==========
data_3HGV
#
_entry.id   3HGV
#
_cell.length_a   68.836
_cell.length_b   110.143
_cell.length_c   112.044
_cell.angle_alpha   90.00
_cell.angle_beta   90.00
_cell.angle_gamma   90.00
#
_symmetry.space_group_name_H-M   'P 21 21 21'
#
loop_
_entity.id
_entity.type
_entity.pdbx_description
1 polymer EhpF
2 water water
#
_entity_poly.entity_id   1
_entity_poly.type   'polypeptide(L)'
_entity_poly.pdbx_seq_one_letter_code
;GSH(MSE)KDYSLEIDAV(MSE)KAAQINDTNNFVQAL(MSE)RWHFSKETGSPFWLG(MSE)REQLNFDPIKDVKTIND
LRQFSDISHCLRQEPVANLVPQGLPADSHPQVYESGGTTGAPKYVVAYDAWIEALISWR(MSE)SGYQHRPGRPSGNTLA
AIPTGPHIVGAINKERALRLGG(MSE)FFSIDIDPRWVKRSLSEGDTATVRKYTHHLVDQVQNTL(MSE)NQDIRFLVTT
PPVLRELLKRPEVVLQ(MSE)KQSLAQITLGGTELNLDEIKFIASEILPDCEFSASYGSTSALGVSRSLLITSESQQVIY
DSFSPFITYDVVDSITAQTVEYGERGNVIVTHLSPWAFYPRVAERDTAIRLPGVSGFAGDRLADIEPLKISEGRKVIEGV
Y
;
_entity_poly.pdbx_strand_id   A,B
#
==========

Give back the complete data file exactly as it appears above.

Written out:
data_3HGV
#
_entry.id   3HGV
#
_cell.length_a   68.836
_cell.length_b   110.143
_cell.length_c   112.044
_cell.angle_alpha   90.00
_cell.angle_beta   90.00
_cell.angle_gamma   90.00
#
_symmetry.space_group_name_H-M   'P 21 21 21'
#
loop_
_entity.id
_entity.type
_entity.pdbx_description
1 polymer EhpF
2 water water
#
_entity_poly.entity_id   1
_entity_poly.type   'polypeptide(L)'
_entity_poly.pdbx_seq_one_letter_code
;GSH(MSE)KDYSLEIDAV(MSE)KAAQINDTNNFVQAL(MSE)RWHFSKETGSPFWLG(MSE)REQLNFDPIKDVKTIND
LRQFSDISHCLRQEPVANLVPQGLPADSHPQVYESGGTTGAPKYVVAYDAWIEALISWR(MSE)SGYQHRPGRPSGNTLA
AIPTGPHIVGAINKERALRLGG(MSE)FFSIDIDPRWVKRSLSEGDTATVRKYTHHLVDQVQNTL(MSE)NQDIRFLVTT
PPVLRELLKRPEVVLQ(MSE)KQSLAQITLGGTELNLDEIKFIASEILPDCEFSASYGSTSALGVSRSLLITSESQQVIY
DSFSPFITYDVVDSITAQTVEYGERGNVIVTHLSPWAFYPRVAERDTAIRLPGVSGFAGDRLADIEPLKISEGRKVIEGV
Y
;
_entity_poly.pdbx_strand_id   A,B
#